President Michael Crow speaks to master's degree and doctoral students, their families, friends and faculty durignt Graduate Commencement.Photo by Charlie Leight/ASU News
Family and friends fill the arena as many of the more than 5,000 master's and doctoral students receive their degrees at Graduate Commencement at Desert Financial Arena.Photo by Charlie Leight/ASU News
Alejandro Gomez (right) receives his master's degree hood from Cronkite Associate Professor Dawn Gilpin during Graduate Commencement. Gomez graduated with a master's degree in English.Photo by Charlie Leight/ASU News
Tara Sperry records herself receiving her master's hood by Thunderbird School Professor Lena Booth during the Graduate Commencement. Sperry earned her MTESOL (Master of Teaching English to Speakers of Other Language), and soon will be moving to Spain to teach English.Photo by Charlie Leight/ASU News
Balloons fall at the end of Graduate Commencement on May 9 at Desert Financial Arena.Photo by Charlie Leight/ASU News
PhD recipient Brianne Arviso holds some ceremonial balloons at the conclusion of Graduate Commencement. Arviso is a member of the Navajo Nation and is believed to be the first Native American to receive a doctoral degree in construction management.Photo by Charlie Leight/ASU News
Later that night, students milled around the field at Sun Devil Stadium, taking selfies or waving and blowing kisses to loved ones in the stands as ASU held its graduation ceremony for nearly 13,000 undergraduate students.
A purple lei was thrown down to a young man, who proudly placed it around his neck.
A woman searched the stands at Sun Devil Stadium, saw the face she was looking for and broke into a wide smile.
Students' caps were adorned with ribbons, bows, flowers — artwork of every conceivable kind — and words that reflected their accomplishment. Family members held bouquets of roses and pointed their cellphones to the field, hoping to catch a picture of their soon-to-be-graduate.
Pride, decked out in maroon and gold.
Finally, it was time.
ASU President Michael Crow began his speech with a question: “Who is ready to graduate right now?”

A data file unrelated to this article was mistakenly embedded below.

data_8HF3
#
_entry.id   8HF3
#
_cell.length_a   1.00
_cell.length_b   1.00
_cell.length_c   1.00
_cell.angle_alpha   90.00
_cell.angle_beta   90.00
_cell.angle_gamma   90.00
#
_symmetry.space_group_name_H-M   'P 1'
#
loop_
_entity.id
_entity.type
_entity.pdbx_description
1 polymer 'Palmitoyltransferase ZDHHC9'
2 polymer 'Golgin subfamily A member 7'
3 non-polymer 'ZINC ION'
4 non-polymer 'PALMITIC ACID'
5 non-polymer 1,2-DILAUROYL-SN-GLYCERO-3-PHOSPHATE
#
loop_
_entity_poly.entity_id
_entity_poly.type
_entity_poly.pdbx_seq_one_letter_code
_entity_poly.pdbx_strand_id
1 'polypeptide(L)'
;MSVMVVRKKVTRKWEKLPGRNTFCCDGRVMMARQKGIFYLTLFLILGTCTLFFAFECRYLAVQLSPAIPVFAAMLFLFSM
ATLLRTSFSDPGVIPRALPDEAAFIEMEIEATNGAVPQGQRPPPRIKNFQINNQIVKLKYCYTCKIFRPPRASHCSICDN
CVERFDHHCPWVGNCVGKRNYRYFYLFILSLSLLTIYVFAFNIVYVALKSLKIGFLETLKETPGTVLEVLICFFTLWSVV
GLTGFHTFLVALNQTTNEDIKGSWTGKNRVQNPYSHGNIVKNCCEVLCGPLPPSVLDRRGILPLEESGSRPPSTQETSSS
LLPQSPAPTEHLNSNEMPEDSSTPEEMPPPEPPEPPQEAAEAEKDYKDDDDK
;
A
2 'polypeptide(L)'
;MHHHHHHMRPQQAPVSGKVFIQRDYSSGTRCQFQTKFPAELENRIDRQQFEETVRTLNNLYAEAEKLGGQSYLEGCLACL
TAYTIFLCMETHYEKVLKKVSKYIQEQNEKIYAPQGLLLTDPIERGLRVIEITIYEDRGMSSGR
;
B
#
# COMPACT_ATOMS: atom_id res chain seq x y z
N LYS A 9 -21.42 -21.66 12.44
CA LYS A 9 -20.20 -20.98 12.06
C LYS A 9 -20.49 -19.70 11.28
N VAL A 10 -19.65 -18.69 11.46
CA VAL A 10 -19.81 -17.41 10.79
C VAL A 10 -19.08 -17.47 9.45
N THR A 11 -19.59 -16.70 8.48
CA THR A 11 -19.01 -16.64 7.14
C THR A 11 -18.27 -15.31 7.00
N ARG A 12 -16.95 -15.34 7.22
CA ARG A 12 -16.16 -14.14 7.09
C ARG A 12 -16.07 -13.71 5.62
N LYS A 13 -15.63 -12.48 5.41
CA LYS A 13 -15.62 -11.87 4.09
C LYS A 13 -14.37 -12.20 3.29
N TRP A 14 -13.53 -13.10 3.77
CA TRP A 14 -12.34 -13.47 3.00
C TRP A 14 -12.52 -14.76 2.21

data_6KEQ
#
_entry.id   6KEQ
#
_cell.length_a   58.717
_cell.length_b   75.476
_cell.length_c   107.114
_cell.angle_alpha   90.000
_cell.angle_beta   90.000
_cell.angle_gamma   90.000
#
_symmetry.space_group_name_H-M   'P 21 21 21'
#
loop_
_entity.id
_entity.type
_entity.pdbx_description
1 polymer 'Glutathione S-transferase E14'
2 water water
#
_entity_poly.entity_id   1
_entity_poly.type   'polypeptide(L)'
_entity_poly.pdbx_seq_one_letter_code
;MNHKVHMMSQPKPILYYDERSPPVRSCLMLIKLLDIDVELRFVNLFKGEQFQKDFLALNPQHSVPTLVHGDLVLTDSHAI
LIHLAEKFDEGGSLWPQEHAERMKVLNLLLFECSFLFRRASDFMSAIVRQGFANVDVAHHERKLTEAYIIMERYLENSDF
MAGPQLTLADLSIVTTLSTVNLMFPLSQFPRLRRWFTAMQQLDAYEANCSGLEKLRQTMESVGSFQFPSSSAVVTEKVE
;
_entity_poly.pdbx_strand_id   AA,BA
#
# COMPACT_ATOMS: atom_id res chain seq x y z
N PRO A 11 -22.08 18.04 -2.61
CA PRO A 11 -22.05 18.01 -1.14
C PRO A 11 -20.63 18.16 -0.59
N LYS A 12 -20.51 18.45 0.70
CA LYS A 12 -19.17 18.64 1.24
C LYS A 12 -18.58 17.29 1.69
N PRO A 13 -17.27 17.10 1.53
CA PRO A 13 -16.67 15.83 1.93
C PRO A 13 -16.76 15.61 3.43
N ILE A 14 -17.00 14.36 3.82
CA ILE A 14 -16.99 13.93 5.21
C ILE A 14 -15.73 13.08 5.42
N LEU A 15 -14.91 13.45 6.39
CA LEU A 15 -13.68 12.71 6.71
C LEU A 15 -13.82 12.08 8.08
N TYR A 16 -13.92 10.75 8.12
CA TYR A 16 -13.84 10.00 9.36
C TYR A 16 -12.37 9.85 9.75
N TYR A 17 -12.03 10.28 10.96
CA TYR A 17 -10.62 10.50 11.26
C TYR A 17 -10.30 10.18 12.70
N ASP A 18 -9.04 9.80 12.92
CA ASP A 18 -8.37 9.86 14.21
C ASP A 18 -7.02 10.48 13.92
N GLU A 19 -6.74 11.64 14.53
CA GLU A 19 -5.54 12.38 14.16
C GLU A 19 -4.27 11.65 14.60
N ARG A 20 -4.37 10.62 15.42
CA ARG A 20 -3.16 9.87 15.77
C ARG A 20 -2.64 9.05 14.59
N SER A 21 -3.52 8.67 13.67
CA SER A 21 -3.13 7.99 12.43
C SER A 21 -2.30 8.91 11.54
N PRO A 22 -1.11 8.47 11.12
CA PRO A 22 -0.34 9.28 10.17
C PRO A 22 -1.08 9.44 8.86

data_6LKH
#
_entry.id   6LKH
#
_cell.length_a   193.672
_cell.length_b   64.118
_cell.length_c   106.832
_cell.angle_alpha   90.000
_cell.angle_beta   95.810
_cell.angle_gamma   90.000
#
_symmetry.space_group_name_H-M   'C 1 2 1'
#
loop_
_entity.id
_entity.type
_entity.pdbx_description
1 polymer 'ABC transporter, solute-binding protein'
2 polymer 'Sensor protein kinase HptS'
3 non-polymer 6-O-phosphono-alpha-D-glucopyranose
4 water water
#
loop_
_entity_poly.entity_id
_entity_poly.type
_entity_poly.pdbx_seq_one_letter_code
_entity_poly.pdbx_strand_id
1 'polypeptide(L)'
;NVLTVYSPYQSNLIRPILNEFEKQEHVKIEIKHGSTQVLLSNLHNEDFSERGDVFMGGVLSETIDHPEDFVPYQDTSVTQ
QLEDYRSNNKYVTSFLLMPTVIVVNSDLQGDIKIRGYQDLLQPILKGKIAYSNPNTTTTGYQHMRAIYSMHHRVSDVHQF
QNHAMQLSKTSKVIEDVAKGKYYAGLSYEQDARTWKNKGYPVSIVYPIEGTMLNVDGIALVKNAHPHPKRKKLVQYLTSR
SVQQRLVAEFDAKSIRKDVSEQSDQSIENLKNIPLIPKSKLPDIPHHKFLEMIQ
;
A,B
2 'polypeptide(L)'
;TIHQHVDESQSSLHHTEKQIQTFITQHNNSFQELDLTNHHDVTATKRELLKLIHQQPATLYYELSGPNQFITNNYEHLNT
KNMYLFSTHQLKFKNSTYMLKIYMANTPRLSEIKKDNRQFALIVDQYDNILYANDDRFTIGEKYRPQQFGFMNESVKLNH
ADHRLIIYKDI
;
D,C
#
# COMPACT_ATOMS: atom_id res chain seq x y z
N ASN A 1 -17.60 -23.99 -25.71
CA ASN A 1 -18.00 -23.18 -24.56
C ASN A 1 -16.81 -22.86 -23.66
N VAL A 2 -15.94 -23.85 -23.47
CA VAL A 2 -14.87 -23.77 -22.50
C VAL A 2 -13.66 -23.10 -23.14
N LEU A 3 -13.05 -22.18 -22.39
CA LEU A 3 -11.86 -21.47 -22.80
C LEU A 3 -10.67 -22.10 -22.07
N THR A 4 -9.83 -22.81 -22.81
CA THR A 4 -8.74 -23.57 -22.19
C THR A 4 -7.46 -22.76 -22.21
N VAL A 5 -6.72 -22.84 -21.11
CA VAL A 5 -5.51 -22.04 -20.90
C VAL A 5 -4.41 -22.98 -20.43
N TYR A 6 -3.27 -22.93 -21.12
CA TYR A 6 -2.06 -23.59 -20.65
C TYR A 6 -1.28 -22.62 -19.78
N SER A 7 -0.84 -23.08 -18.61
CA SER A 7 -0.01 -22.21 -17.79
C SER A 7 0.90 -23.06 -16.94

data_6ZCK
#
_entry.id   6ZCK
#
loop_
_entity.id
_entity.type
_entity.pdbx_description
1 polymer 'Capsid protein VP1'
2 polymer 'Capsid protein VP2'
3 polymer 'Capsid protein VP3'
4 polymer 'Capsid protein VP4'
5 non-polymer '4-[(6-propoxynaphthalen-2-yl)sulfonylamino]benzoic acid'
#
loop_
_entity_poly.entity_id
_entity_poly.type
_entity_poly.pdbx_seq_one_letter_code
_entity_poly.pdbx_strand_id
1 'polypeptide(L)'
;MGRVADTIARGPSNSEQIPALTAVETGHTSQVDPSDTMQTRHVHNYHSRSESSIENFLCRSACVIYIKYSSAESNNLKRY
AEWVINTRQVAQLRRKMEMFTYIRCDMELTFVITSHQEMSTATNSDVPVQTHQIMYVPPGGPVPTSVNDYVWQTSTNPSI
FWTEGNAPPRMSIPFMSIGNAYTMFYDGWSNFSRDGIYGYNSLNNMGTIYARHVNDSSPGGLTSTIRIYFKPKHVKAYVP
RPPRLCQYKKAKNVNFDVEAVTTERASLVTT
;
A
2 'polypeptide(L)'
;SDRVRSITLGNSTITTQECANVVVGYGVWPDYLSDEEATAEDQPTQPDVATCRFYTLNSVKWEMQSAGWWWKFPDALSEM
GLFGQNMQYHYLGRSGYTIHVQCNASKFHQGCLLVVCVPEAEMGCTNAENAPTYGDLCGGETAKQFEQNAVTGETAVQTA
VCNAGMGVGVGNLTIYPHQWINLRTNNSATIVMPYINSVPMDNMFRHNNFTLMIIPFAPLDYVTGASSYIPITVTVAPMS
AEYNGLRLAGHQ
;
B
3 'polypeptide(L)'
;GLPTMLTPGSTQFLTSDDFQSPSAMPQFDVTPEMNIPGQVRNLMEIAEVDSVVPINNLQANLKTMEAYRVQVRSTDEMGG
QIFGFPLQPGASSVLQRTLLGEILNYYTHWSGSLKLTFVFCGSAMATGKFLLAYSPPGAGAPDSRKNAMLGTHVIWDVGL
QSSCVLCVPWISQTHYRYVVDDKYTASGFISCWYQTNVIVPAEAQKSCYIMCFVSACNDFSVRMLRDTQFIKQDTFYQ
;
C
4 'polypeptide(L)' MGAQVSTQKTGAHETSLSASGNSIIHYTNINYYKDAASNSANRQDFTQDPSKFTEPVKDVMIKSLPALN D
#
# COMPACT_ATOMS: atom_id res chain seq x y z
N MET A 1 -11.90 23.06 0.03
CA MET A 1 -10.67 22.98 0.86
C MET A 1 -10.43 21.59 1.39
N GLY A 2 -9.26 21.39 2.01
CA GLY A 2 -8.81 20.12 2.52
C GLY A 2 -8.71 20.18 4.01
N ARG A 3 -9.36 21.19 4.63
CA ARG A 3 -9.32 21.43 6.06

The shouts of joy answered him.
Crow struck an optimistic tone, telling the students he isn’t worried about the future, “because of you people. That’s a very, very powerful thing to say to you. You’re going out to a place where you’re going to make things happen.”
He also praised the students for working through the COVID-19 pandemic to graduate this spring, calling it “a day of thanksgiving and forward progress.”
“Tens of millions of people suffered from a global pandemic, and here you are graduating from one of the greatest universities in the country, and so many are not,” Crow said. “I hope you remember that.”
Crow also told the students to understand the gifts they have been given, to use them and advance with them.
“No one, no group, no persuasion, owns your future,” Crow said. “Only you do.”
Crow presented an honorary degree of Doctor of Humane Letters to Lonnie G. Bunch III, the 14th secretary of the Smithsonian Institution, an award-winning author and a former educator at universities across the country — including American University, the University of Massachusetts and The George Washington University.
Bunch smiled as he began his commencement speech, saying it was dangerous to give a historian a microphone and a captive audience. But, he said, he promised to heed the advice of his daughter, who told him, “Don’t be a historian. Be brief.”
Bunch told the students to “remember what you’ve learned here, what you accomplished here and, more than anything, remember and cherish the relationships that were birthed here.”
He noted how a college education can change a life, telling a story about his grandparents, who were sharecroppers on a cotton plantation in North Carolina for the first 27 years of their lives. He said they refused to let others set limits for them, took 11 years to graduate from college and “gave me a chance.”